• Marked as answer by Jason.Donnell Friday, March 25, 2016 1:41 PM
    Friday, March 25, 2016 1:12 PM
    Moderator

All replies

  • Jason,

    I can understand your situation. Heck, even long time users get confused with so many options available. 

    Lets see if we can help you out here.

    Project Standard: A desktop stand-alone version of MS Project. Useful if either everybody has a copy of this or only few people have it. There is no "server" in this scenario, so it is almost like MS Word and you need to pass the MPP files back and forth.

     

    Project Professional:  Again, a desktop software, with the 'ability' to connect to the server. You can use it just as a desktop software without ever connecting to server. 

     

    Project Server: If you want a central system where everybody collaboprates, has web access, all project schedules managed centrally, then you will need this. It is a software that sits on top of SharePoint, and needs to be installed on the servers.

     

    Project Online: This is the Cloud version of Project Server hosted by Microsoft themselves. So Instead of purchasing software, servers, installing it and maintain it, you just pay a subscription fee per month per user and start using the system

     

    Project Lite: This is not a software, but one of the licensing models available in Project Online.

     

    Project Pro for Office 365: Think of this as a "Subscription based" version of Project Professional. Instead of buying the software, you pay pay a subscription fee per month per user. The advantage is that as along as you are a subscriber, you will keep getting updates to this software. No need to buy another license when a new version comes out.

     

    Project Online with Project Pro for O365: This is just a bundle package of the items I described above. It is NOT another software. 

    Now, coming to what do you actually need:

    The first thing you need to decide before looking at the tools listing is, what is the maturity level of your organization in using a project Management Software? Do you (or they) already use something like MS Project or they are more excel lists based people? It sounds to me that you are just getting started on the journey, but i could be wrong.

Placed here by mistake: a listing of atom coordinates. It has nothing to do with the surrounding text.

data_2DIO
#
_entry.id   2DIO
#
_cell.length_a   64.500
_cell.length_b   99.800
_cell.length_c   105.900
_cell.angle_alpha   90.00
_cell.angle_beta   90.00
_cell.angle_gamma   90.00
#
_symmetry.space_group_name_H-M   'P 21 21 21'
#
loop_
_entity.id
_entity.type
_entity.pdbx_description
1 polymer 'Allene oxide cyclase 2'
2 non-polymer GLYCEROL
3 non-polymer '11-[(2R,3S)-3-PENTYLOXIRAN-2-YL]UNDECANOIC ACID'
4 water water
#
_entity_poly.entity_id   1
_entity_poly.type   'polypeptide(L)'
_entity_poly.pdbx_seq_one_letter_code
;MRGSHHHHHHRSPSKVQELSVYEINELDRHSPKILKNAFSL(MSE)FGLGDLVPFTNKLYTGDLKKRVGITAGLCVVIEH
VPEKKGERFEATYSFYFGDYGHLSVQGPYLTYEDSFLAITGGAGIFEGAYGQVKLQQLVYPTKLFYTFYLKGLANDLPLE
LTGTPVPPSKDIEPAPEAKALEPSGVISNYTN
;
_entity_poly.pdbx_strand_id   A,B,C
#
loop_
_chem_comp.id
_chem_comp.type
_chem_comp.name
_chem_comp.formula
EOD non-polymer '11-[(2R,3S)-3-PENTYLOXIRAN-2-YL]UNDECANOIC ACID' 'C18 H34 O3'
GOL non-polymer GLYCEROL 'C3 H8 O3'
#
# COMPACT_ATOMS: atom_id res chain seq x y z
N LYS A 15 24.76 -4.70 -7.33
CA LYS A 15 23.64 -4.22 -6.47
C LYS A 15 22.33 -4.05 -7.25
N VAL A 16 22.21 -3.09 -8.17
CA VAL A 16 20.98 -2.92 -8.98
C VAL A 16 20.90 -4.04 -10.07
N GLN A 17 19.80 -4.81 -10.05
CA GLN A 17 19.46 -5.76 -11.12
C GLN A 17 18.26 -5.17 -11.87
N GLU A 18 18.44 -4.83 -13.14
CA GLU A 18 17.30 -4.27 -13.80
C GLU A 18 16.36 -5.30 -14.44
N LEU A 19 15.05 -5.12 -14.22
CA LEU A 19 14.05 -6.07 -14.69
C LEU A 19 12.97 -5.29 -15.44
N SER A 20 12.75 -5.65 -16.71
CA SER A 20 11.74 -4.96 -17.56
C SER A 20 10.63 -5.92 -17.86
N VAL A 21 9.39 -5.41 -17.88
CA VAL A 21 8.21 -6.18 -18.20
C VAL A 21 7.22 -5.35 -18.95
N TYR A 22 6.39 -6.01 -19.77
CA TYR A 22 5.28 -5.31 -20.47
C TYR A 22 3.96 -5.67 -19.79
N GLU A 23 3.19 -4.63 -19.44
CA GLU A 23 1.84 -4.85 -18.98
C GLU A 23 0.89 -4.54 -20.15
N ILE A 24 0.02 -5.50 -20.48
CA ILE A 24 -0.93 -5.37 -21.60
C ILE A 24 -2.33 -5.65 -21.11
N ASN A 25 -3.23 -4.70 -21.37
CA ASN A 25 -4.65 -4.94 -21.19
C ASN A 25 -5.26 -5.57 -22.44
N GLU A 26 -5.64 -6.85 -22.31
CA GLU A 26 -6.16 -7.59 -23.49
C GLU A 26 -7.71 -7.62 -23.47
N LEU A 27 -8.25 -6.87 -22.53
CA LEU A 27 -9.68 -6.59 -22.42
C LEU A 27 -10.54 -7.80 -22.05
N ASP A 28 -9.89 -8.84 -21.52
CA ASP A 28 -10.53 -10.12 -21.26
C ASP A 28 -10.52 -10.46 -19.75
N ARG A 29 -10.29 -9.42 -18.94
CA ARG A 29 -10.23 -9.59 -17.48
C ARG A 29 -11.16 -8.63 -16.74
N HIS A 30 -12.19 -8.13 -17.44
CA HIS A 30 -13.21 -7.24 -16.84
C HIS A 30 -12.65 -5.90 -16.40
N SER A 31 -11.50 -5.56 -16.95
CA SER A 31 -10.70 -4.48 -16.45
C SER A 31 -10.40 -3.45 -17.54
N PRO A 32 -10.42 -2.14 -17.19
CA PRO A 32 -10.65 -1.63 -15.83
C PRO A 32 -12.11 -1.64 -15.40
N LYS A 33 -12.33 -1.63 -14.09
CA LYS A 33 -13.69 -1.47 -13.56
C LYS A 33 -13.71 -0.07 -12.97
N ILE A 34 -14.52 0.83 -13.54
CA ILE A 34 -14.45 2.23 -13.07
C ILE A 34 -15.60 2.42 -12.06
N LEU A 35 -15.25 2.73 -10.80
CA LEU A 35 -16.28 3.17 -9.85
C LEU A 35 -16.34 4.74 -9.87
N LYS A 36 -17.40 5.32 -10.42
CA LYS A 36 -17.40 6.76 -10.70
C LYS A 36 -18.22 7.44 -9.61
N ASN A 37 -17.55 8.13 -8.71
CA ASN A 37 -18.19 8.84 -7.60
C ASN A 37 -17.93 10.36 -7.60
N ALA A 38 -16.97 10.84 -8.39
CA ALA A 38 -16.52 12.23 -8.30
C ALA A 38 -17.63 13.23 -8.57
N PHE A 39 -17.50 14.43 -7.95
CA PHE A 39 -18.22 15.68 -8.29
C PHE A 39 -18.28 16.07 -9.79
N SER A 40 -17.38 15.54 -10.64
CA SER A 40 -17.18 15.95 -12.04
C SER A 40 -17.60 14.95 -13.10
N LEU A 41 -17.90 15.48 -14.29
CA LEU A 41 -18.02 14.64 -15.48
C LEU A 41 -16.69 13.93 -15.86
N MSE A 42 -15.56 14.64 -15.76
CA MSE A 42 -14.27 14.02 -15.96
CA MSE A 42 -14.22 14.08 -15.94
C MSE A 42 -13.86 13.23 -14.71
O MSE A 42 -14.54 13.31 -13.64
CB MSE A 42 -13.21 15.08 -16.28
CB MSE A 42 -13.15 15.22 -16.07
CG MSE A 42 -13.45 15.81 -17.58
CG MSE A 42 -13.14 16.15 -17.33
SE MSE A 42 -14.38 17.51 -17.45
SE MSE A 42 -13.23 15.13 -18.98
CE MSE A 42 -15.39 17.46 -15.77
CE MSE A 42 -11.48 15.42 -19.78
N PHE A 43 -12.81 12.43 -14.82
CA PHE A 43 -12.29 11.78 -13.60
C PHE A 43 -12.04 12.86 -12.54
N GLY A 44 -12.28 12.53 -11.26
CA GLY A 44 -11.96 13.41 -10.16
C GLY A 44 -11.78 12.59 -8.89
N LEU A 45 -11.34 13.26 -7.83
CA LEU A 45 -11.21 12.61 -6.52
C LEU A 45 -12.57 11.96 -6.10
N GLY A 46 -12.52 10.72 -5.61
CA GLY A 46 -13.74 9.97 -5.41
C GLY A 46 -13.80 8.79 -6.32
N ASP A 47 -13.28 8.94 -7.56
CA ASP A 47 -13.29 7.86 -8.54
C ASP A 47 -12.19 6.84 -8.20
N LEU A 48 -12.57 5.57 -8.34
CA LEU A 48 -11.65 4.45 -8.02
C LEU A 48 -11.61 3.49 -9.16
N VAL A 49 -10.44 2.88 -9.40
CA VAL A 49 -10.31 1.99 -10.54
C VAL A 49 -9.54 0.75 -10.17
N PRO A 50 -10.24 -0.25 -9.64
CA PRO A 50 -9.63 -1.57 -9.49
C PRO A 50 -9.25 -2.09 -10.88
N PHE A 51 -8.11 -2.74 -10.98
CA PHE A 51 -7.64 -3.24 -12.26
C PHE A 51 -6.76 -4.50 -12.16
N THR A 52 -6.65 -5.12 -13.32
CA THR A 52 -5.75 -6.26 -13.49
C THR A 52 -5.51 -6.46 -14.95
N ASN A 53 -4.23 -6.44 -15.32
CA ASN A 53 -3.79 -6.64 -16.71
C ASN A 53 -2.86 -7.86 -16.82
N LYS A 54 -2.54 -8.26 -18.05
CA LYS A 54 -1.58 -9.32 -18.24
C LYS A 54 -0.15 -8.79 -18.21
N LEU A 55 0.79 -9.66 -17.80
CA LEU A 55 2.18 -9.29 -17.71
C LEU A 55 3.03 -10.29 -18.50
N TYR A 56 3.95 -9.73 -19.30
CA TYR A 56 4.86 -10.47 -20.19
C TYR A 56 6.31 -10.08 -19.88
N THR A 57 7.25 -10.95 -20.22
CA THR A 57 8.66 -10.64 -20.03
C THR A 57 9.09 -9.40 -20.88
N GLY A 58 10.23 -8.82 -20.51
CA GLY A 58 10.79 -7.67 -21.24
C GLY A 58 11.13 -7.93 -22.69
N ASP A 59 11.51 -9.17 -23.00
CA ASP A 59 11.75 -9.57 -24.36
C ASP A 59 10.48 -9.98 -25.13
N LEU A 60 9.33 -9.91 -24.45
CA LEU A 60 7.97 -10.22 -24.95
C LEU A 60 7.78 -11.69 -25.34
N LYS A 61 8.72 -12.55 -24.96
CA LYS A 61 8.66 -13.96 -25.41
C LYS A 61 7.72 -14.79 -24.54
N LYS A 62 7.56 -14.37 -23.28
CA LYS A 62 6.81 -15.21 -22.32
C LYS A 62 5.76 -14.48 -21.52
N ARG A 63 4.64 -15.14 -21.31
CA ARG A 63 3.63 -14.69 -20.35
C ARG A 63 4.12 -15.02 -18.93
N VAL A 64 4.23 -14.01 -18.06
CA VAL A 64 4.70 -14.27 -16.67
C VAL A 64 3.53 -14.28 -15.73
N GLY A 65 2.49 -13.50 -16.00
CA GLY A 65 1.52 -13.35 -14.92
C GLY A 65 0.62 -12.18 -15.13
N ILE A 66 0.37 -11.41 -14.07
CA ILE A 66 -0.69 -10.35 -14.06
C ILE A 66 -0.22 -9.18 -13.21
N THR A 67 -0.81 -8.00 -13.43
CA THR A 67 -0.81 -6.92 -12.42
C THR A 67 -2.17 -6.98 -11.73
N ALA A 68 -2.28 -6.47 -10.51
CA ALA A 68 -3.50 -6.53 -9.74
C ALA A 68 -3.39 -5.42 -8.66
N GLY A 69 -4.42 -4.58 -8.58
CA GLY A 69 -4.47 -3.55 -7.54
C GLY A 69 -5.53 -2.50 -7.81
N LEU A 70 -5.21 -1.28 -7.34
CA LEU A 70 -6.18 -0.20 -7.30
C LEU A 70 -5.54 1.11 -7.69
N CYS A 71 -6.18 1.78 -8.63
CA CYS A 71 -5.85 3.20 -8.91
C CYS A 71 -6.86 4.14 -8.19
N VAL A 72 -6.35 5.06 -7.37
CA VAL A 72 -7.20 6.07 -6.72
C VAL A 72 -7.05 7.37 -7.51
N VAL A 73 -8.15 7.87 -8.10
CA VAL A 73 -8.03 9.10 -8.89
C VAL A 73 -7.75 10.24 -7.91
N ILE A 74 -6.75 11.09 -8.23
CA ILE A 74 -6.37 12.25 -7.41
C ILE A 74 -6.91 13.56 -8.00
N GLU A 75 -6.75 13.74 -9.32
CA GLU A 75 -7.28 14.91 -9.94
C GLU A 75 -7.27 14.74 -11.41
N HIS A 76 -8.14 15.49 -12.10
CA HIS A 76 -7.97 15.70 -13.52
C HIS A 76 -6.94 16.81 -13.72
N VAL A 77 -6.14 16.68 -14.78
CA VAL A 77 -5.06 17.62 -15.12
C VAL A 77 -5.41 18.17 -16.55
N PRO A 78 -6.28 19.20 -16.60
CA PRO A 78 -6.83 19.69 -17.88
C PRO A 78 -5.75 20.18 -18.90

In my opinion, I think the best bet for you would be to start out with just Project Online, with minimal configuration to allow you to use simple task lists, but also allow you to provide all the reprting your management needs without too much effort.

    I would avoid Project professional, or project Pro for O365 unless you are really intereste din detailed scheduling (you can always add it later).

    And finally, here is a infographic I put together a while ago, see if it helps.

    https://gallery.technet.microsoft.com/projectserver/Online-and-Server-2013-6e940f79


    Cheers,

    Prasanna Adavi, Project MVP

    Blog:   Podcast:    Twitter:    LinkedIn:   

    Thursday, March 24, 2016 9:06 PM
    Moderator
  • Prasanna, 

    Thank you for your great explanation. I have read the descriptions on MS website multiple times but you put it into plain ole' english for me which has really helped. Again, Thank You! 

    As a followup question:

    With your suggest project online, would that be the same for everyone in the department or are the lesser subscriptions for those that only need to view and enter time / task completion status? If so, which would those people need?

    The goal of our department is as follows

    PMO/PM - My office

    3 superintendents spread between 3 divisions

    8-10 managers spread between 3 divisions

    2 field service supervisors

    8 crew leaders + / rec. leaders / rec programmers  and many more operations staff spread over the divisions 

    The 3 divisions are

    Administration 10 ppl (where I work) 

    Maintenance 45 ppl

    Leisure Activities 25-50 (depending on season)

    In the future I would like most everyone to be able to have some information via sharepoint, but I realize that will be down the road. 

    I would get Project Online but what would the other team members need?  

    If Project Online is a cloud version of server, then can lite connect with online or .......

    Thanks

    Jason


    Friday, March 25, 2016 12:12 PM
  • Jason,

    Thank you for the kind words. Glad I was able to help. 

    Now coming to your questions:

    1) All users of the system will need 'some sort' of license. No license = no access.

    2) People who need to create an manage projects will need to have the 33.00/user/month license. This way you can create schedules (or simple projects), keep them updated etc etc.,

    3) People who need to just look at their tasks, update status, work with documents, issues risks etc., can stick with "project Lite", which is $7/user/month, if I rememeber correctly.

    My suggestion would be for you to actually 'trial' this with the help of a partner (only way a project online trial is available). You can find partners in the region here. https://blogs.office.com/2013/09/03/microsoft-project-online-partner-led-trial/

    That way you can validate whether you need this software or just use plain SharePoint. 


    Cheers,

    Prasanna Adavi, Project MVP

    Blog:   Podcast:    Twitter:    LinkedIn:   

    • Marked as answer by Jason.Donnell Friday, March 25, 2016 1:41 PM
    Friday, March 25, 2016 1:12 PM
    Moderator
  • Perfect Answer

    Thank you very much Prasanna, you are superb!

    Friday, March 25, 2016 1:42 PM
  • Thank you !

    Cheers,

    Prasanna Adavi, Project MVP

    Blog:   Podcast:    Twitter:    LinkedIn:   

    Friday, March 25, 2016 2:22 PM
    Moderator